Books, Reading, Google, the Future . . . .

. . . and the whole ball of wax. I'm probably driving half of you nuts -- but.... What can I say? I'm a writer, so I think about this stuff.

"Media" as we know it is undergoing a profound shift and it's fascinating to live through the experience. Painful, but fascinating.

Eg, as I may have mentioned earlier, although I have a contract for the book I'm writing, I have no idea if the publisher will still exist in two years. Have no idea if, by then, that publisher or any other will still want to "publish" "real" books. Have no idea what "publishing" and "books" will be like by that time. 

Then there's the recent settlement with Google about its project to digitize the known universe. (This will affect just about everyone on the planet, so it's worth knowing about.)

No surprise, many people are weighing in on all of this, and I keep track of it, and so I offer this up to those of you who, like me, are living through a moment of historical import.

Some of these links below are now about a week old (I've been trying to put this entry together that long; the baby is a time sink), so you may have seen some of them already.

For a great introduction to the issues facing the publishing industry, this piece in Time magazine.

If you're up for more, this fascinating essay pondering the possible impact of the Google settlement. The author, Robert Darnton, is a historian (a considerably more refined, high-brow, and erudite one than am I), so his take is, uh, historical. If you can wade through the technical stuff at the beginning, the essay is absolutely worth reading. (*1)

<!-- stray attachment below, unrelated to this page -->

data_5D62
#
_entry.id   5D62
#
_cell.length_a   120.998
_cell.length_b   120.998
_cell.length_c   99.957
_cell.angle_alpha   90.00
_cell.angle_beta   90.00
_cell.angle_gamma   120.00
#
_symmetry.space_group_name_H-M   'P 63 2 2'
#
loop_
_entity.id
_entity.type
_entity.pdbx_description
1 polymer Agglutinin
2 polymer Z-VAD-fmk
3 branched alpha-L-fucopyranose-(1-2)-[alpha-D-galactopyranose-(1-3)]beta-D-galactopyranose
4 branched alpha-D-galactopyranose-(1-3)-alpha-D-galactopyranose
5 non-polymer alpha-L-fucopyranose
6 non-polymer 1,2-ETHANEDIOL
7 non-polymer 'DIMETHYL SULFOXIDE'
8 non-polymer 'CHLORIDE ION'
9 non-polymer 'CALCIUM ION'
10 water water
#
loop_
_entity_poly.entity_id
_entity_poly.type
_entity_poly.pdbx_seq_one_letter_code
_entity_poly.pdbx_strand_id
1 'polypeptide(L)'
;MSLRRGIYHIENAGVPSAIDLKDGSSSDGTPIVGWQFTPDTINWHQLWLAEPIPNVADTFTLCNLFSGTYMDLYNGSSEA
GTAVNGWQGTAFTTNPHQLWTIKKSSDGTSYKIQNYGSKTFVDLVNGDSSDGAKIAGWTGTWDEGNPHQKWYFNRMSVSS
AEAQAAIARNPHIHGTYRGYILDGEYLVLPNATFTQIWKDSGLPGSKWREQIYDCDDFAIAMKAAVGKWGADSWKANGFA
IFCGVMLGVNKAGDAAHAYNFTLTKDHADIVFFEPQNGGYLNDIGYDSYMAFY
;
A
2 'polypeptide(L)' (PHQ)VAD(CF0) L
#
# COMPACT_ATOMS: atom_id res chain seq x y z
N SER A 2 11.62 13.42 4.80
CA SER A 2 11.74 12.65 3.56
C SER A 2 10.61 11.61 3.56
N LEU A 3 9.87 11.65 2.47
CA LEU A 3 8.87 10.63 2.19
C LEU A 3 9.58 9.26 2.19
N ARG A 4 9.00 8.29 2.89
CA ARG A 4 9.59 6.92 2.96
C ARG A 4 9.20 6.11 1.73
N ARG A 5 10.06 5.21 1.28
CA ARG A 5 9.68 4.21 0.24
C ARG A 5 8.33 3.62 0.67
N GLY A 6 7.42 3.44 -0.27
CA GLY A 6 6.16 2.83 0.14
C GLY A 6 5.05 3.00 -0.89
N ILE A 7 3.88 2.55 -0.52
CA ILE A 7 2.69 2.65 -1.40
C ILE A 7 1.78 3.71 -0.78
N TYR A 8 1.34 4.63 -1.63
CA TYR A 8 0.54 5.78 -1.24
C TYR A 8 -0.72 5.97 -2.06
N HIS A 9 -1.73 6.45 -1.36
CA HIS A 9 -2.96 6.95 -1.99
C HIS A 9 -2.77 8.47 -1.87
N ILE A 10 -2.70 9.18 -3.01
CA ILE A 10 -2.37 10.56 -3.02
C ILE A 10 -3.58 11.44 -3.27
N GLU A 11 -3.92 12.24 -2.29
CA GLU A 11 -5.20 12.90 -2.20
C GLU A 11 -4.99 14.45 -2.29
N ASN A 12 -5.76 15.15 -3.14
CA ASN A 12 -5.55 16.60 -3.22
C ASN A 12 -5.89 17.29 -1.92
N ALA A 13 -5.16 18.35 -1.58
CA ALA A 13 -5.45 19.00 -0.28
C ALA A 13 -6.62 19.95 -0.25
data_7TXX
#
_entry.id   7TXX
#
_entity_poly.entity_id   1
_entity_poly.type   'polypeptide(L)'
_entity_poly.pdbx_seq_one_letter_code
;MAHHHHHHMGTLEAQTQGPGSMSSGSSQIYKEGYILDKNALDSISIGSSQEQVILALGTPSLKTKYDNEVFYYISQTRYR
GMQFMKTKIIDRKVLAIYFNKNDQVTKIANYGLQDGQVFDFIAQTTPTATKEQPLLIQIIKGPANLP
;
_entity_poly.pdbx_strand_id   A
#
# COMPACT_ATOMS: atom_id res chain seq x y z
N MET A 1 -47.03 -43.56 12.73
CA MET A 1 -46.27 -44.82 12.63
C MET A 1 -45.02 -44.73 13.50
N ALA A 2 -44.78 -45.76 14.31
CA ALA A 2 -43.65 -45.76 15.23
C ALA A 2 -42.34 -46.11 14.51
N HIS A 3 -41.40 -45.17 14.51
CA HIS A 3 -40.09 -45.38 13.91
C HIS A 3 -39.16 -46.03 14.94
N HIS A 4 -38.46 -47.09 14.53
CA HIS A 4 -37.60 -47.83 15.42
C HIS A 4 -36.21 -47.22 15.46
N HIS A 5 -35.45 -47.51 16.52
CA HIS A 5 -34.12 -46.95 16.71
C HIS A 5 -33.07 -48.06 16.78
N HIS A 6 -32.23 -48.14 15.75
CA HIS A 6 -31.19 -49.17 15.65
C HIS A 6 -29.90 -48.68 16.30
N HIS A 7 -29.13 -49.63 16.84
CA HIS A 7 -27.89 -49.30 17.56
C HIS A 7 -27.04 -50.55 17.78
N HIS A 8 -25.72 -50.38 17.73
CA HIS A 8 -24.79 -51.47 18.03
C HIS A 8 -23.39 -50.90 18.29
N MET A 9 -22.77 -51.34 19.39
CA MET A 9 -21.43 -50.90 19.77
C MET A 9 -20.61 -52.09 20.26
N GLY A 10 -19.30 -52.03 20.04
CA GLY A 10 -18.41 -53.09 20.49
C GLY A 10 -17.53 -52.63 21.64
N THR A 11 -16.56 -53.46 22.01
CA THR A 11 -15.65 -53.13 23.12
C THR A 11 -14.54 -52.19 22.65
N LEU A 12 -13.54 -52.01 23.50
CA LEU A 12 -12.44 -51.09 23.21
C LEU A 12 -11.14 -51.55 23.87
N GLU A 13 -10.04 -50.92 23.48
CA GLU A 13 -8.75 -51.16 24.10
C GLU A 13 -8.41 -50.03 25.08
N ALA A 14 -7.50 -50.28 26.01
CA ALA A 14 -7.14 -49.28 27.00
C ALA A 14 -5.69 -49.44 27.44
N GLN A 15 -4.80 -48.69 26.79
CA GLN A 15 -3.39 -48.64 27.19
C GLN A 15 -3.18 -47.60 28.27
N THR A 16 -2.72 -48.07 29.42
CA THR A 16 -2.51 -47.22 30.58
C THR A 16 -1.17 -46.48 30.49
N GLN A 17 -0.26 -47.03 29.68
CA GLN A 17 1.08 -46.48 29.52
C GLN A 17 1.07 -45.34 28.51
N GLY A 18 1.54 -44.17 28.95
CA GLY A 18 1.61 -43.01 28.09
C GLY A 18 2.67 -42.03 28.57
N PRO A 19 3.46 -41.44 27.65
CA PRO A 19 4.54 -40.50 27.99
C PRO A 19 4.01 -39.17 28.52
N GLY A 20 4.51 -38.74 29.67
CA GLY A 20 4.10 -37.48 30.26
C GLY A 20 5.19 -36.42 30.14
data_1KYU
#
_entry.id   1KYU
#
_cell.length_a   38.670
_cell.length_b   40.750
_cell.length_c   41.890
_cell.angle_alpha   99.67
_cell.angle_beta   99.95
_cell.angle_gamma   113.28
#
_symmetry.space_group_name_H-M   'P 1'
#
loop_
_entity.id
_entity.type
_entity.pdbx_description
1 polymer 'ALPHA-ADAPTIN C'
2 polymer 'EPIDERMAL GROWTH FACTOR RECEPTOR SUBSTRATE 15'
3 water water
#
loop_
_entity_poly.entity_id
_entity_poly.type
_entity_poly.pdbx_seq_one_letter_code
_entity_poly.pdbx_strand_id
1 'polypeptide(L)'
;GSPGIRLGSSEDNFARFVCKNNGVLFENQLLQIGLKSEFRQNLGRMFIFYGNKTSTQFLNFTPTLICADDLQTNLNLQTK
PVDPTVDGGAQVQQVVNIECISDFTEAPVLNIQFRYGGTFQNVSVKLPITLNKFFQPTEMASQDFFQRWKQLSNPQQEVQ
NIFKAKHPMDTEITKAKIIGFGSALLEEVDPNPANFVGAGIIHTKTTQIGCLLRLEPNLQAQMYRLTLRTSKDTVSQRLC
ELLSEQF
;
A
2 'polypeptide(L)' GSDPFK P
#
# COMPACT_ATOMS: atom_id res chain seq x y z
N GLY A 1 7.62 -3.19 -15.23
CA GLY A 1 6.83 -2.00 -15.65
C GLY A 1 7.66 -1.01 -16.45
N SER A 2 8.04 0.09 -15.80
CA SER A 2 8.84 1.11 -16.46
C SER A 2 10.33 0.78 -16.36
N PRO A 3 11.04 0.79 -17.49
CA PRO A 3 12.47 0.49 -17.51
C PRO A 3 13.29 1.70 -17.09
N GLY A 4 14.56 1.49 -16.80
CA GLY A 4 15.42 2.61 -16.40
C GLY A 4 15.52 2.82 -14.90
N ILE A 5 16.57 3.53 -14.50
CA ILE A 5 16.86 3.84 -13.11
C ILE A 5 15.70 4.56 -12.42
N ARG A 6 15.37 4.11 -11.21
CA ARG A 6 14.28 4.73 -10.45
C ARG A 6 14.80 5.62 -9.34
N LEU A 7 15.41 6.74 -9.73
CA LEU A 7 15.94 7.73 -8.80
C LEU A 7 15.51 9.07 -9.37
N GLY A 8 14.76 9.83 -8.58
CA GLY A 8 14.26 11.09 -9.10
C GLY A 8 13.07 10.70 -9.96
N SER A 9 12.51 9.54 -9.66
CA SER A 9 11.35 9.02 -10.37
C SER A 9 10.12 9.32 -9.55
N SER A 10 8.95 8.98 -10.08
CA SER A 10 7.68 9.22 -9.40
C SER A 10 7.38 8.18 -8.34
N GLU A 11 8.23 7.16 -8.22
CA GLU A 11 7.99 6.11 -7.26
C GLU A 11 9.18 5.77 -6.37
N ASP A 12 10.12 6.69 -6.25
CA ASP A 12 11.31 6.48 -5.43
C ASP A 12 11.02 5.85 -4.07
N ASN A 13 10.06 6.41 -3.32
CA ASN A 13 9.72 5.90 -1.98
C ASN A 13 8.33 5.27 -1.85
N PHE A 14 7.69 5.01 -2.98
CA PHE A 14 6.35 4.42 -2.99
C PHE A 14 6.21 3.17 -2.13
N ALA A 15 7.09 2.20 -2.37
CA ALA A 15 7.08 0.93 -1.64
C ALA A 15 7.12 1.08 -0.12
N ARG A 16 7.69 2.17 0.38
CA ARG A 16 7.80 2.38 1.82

And then this alt-view on the same subject from Nicholas Carr. Connected to all of this is, of course, the ongoing debate on "the future of the book."

Many people are thinking in detail about that, but one of the best efforts is that of David Nygren at his blog, The Urban Elitist. David isn't just some random, frustrated writer-wannabe. He works in mainstream publishing, so he's inside the belly of the beast and grasps the technical and logistical issues at stake. He's got many posts on this subject, so start with this, and then click on his "books" or "e-books" tags for more. He's also partnered up with another friend, and they're writing a series of cross-posts on the subject, so take a look at this if you have time.

I've also been enjoying the ruminations on these topics by Alan Jacobs at Text Patterns and the folks at Book Oven.

And finally, a sobering roundup of the latest newspaper closing/bankruptcies/etc. (I believe I owe Stan for this particular link, when he commented on an earlier post of mine.) (And for this.)


*1: I'm puzzled, however, by the lack of links to relevant topics. Why in the world didn't the editors say "gee, this would be a great opportunity to use the web's power to enhance a piece that also appeared in print.